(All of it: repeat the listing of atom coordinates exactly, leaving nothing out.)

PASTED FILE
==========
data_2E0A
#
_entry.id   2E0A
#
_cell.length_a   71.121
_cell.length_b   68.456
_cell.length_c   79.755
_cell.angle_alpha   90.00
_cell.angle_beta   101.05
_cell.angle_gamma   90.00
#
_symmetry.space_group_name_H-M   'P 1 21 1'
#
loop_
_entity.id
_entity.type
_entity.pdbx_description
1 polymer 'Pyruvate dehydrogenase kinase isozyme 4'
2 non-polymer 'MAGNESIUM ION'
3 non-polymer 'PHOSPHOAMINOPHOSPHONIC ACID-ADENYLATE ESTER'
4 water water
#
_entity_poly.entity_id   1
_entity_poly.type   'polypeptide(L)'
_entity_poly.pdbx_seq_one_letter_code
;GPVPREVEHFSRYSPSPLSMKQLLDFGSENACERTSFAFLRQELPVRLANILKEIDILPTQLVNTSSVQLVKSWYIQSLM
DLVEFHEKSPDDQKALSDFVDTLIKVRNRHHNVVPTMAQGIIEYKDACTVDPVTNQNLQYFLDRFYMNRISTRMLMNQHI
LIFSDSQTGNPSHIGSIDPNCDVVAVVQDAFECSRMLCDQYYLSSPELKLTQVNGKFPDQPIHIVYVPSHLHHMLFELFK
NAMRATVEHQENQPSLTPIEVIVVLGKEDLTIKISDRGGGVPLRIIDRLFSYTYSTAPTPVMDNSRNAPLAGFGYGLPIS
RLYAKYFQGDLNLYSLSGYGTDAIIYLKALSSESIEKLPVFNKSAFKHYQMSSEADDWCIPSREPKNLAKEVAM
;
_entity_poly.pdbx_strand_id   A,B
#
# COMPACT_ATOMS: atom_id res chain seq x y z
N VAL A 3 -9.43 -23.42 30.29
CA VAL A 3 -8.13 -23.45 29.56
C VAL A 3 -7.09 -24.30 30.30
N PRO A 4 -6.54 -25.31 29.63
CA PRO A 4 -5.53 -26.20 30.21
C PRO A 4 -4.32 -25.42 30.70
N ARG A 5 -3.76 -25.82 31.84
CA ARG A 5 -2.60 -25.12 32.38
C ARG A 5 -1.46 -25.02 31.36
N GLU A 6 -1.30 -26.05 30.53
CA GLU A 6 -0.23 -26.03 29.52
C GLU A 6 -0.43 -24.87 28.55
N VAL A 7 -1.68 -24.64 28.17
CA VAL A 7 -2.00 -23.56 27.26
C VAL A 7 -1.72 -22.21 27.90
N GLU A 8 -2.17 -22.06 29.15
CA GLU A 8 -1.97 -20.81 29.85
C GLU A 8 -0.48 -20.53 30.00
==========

data_2E0A
#
_entry.id   2E0A
#
_cell.length_a   71.121
_cell.length_b   68.456
_cell.length_c   79.755
_cell.angle_alpha   90.00
_cell.angle_beta   101.05
_cell.angle_gamma   90.00
#
_symmetry.space_group_name_H-M   'P 1 21 1'
#
loop_
_entity.id
_entity.type
_entity.pdbx_description
1 polymer 'Pyruvate dehydrogenase kinase isozyme 4'
2 non-polymer 'MAGNESIUM ION'
3 non-polymer 'PHOSPHOAMINOPHOSPHONIC ACID-ADENYLATE ESTER'
4 water water
#
_entity_poly.entity_id   1
_entity_poly.type   'polypeptide(L)'
_entity_poly.pdbx_seq_one_letter_code
;GPVPREVEHFSRYSPSPLSMKQLLDFGSENACERTSFAFLRQELPVRLANILKEIDILPTQLVNTSSVQLVKSWYIQSLM
DLVEFHEKSPDDQKALSDFVDTLIKVRNRHHNVVPTMAQGIIEYKDACTVDPVTNQNLQYFLDRFYMNRISTRMLMNQHI
LIFSDSQTGNPSHIGSIDPNCDVVAVVQDAFECSRMLCDQYYLSSPELKLTQVNGKFPDQPIHIVYVPSHLHHMLFELFK
NAMRATVEHQENQPSLTPIEVIVVLGKEDLTIKISDRGGGVPLRIIDRLFSYTYSTAPTPVMDNSRNAPLAGFGYGLPIS
RLYAKYFQGDLNLYSLSGYGTDAIIYLKALSSESIEKLPVFNKSAFKHYQMSSEADDWCIPSREPKNLAKEVAM
;
_entity_poly.pdbx_strand_id   A,B
#
# COMPACT_ATOMS: atom_id res chain seq x y z
N VAL A 3 -9.43 -23.42 30.29
CA VAL A 3 -8.13 -23.45 29.56
C VAL A 3 -7.09 -24.30 30.30
N PRO A 4 -6.54 -25.31 29.63
CA PRO A 4 -5.53 -26.20 30.21
C PRO A 4 -4.32 -25.42 30.70
N ARG A 5 -3.76 -25.82 31.84
CA ARG A 5 -2.60 -25.12 32.38
C ARG A 5 -1.46 -25.02 31.36
N GLU A 6 -1.30 -26.05 30.53
CA GLU A 6 -0.23 -26.03 29.52
C GLU A 6 -0.43 -24.87 28.55
N VAL A 7 -1.68 -24.64 28.17
CA VAL A 7 -2.00 -23.56 27.26
C VAL A 7 -1.72 -22.21 27.90
N GLU A 8 -2.17 -22.06 29.15
CA GLU A 8 -1.97 -20.81 29.85
C GLU A 8 -0.48 -20.53 30.00